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What is a Cured In Place Pipe Liner?

 In Sewer and Drain, Trenchless Sewer Repair

What is a Cured In Place Pipe Liner?

Cured in place pipe, or CIPP refers to a technique that can be used to repair storm drains, sanitary sewers, and pressure pipes. This pipe repair Appleton, WI method is so versatile that it is applicable to pipes of all shapes, such as circular pipes, egg-shaped pipes, and box culverts. Turek’s Plumbing Services uses this advanced method to rehabilitate the pipes on your property so that you don’t have to dig out those pipes and install new ones.

The CIPP Liner Process

Preparing the Pipe

First, the personnel from the Appleton, WI plumbing company will remove the pipe from service. If need be, bypass pumping may be arranged so that wastewater can still be pumped while a section of the pipe is being rehabilitated. 

Once the pipe is taken out of service, it will be cleaned thoroughly using hydro-jetting or any other appropriate method. This flushes any deposits, waste, and debris so that the interior walls of the pipe are clearly visible. Thereafter, the plumber will conduct a video camera inspection of the entire pipe in order to ensure its condition and the magnitude of the defect. Localized repairs can be made to damaged sections before the CIPP process continues.

Liner Materials and Design

Each CIPP liner is usually customized for the specific pipe in which it will be installed explains Placerville trenchless pipe repair company, Gilmore Heating, Air, and Plumbing. The liners are made using fiber-reinforced fabric or non-woven polyester felt. Regardless of the specific material from which the liner is made, the common attribute is that a polymer resin is impregnated into the liner so that once the liner cures, it will form a tight-fitting bond with the pipe being lined.

The resin is impregnated into the liner using some form of pressure, such as gravity or vacuum pressure. The plumbers add that the resin contains a chemical catalyst to make the liner cure or harden faster. The outermost layer of the CIPP liner has a polymer coating to protect that liner during the installation or handling process. To maintain the integrity of the liner while it is transported, technicians keep it chilled so that no chemical reactions are initiated due to the temperature change during transportation.

The thickness of the liner is such that it will withstand any pressure exerted by soil, internal service pressure, external groundwater and the traffic just above the pipe. 

CIPP Liner Installation

There are two key ways through which our plumbers can install CIPP liners:

  1. Winching the liners. CIPP liners can be winched into a pipe through manholes or other access points. Once the liner is in place, we inflate it so that it forms a tight fit with the internal circumference of the pipe being rehabilitated.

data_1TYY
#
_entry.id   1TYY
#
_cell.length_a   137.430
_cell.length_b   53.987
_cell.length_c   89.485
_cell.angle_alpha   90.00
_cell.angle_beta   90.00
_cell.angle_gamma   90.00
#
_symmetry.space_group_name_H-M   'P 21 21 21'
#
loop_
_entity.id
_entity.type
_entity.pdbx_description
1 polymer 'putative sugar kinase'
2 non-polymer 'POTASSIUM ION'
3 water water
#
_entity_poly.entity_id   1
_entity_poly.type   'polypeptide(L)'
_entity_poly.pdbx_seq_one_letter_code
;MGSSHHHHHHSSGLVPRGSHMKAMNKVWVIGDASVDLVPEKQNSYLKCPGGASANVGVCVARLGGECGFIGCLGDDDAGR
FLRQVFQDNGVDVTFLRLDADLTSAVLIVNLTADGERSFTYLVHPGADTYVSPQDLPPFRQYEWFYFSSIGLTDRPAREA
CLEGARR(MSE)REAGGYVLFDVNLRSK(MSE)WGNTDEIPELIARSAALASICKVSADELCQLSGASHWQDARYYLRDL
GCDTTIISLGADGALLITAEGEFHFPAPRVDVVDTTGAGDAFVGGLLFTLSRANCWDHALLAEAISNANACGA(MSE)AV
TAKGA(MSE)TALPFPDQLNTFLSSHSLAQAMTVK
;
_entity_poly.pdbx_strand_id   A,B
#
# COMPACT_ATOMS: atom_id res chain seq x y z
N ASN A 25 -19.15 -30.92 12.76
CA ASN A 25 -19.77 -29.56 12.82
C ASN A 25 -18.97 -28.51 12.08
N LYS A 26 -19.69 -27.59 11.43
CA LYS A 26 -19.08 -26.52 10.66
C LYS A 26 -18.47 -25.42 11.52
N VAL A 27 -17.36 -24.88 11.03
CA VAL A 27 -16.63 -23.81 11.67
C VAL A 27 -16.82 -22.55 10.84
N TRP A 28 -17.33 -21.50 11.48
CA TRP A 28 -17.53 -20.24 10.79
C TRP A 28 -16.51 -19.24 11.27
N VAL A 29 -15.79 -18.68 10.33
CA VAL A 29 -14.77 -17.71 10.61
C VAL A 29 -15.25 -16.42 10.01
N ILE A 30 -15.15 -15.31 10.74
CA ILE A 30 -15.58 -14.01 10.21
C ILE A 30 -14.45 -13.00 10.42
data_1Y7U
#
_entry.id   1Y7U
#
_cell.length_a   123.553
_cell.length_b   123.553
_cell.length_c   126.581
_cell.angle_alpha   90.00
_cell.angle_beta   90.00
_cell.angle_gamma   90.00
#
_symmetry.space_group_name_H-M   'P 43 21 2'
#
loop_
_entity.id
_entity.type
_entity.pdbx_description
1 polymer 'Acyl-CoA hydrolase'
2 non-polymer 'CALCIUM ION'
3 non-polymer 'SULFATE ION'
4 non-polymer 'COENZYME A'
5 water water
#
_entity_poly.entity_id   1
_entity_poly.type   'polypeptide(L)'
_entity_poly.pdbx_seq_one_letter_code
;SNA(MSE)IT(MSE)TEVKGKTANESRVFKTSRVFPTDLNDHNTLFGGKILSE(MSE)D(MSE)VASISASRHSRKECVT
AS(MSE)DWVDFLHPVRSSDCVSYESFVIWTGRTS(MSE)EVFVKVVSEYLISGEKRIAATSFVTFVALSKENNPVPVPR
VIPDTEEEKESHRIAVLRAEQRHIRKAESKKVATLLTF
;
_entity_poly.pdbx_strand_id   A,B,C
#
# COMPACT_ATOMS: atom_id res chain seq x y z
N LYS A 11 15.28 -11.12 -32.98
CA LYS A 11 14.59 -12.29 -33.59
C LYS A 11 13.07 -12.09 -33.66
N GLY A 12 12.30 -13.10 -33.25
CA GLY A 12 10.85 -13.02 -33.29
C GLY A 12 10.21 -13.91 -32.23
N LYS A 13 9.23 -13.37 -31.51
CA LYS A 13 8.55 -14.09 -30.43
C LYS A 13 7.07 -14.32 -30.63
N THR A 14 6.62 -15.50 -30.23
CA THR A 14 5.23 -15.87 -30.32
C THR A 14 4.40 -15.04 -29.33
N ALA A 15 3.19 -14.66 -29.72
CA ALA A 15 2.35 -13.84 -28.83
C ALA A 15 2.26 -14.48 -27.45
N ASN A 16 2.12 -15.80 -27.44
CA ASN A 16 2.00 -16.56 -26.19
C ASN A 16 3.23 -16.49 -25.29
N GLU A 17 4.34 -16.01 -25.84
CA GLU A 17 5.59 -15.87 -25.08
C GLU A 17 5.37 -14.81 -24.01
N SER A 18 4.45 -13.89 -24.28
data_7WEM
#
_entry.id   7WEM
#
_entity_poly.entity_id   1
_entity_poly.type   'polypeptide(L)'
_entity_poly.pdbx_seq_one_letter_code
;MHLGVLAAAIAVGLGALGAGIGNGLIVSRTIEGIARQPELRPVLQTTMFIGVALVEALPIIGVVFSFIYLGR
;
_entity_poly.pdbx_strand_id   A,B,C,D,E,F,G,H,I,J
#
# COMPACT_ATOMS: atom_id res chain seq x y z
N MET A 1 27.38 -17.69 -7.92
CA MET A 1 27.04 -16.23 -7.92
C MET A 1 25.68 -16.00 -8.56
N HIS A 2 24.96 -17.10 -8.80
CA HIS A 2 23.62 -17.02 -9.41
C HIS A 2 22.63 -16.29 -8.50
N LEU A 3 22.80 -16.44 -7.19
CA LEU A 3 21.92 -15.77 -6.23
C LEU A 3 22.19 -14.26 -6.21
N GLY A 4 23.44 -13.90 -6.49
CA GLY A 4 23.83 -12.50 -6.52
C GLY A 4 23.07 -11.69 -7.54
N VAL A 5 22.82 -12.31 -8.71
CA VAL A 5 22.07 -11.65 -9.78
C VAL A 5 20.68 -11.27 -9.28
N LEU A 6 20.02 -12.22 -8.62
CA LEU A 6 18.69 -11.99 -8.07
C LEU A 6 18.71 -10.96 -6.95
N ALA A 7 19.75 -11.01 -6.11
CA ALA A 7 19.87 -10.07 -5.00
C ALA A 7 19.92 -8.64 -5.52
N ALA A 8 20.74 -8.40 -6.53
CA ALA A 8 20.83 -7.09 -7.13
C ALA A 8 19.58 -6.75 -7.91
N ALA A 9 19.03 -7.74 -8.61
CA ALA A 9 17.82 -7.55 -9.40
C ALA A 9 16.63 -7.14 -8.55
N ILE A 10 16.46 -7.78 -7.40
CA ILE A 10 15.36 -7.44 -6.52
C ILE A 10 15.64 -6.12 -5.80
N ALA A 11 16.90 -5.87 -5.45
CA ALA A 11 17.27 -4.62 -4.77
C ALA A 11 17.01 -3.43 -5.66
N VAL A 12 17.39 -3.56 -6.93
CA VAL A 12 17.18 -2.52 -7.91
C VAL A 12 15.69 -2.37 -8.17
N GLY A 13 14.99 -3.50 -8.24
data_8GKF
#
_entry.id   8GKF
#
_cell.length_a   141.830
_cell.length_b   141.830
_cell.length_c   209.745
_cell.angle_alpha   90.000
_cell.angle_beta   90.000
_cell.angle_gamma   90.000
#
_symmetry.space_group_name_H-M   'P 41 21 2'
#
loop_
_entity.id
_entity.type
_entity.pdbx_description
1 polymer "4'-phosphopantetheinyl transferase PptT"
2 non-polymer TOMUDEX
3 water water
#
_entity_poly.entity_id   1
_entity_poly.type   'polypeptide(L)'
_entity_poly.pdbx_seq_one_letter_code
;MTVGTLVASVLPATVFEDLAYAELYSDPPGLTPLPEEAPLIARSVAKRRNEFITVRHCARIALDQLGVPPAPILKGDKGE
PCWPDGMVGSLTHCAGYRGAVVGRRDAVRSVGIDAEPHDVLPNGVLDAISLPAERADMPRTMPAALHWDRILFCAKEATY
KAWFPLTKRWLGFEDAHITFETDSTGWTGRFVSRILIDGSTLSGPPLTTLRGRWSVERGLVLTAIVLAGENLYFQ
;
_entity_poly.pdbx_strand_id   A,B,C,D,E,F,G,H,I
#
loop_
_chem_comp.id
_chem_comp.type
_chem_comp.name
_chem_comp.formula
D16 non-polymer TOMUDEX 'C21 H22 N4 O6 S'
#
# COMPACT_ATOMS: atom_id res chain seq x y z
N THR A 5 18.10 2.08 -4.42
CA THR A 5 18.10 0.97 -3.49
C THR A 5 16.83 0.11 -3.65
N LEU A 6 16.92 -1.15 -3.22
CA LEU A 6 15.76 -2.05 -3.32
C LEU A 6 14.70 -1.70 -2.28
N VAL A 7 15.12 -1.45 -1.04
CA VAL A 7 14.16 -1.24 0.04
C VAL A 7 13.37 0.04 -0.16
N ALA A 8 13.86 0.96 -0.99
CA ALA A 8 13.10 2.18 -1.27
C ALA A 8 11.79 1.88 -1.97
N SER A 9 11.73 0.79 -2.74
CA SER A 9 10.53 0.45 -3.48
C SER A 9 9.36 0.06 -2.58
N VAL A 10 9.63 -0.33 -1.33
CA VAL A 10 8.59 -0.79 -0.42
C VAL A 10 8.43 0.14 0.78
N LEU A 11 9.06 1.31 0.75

2. Inversion method. In this method, a scaffold tower is used to help plumbers from Turek’s Plumbing Services to apply water pressure so that the liner is turned inside out while it is pushed into the host pipe.

The methods above apply both for shorter lengths of pipe, and for longer sections spanning hundreds of feet long.

Curing and Testing the CIPP Liner

Temperature is the key factor in determining how quickly the liner cures—chilling it during transportation to keep it stable until installation is complete. Your Appleton plumbers can leave the liner to cure slowly under ambient temperature settings, but it is usually better to speed up this process so that the pipe can return to service as soon as possible.

This speeding up is normally done by circulating inversion water through a boiler, mixing steam with the inflation air, or pulling the liner through an array of UV lights.

When the pipe cures, it is left to cool since the curing process generates heat. Upon cooling, plumbers remove the edges of the CIPP liner and ensure that the ends are flush with the ends of the pipe. The trimmed liner edges are removed for safe disposal.

The last step of the process involves taking samples of the liner and testing them to confirm that the liner meets the specifications indicated by the manufacturer. When it passes these tests, our staff reinstates the rehabilitated pipe and returns it to service. This entire process from start to finish typically takes a few hours so that the pipe will be back in service on the same day.

Benefits of CIPP

Compared to other pipe repair methods, cured in place pipe lining costs approximately 40-60% of what the other techniques would cost. This is a huge saving for you as a property owner. Furthermore, this rehabilitation method doesn’t cause as much disturbance to the environment, property occupants, and traffic around the area, and it is fast. If you would like to learn more about how we can use CIPP liners to prolong the service life of plumbing pipes on your Appleton property, contact Turek’s Plumbing today.

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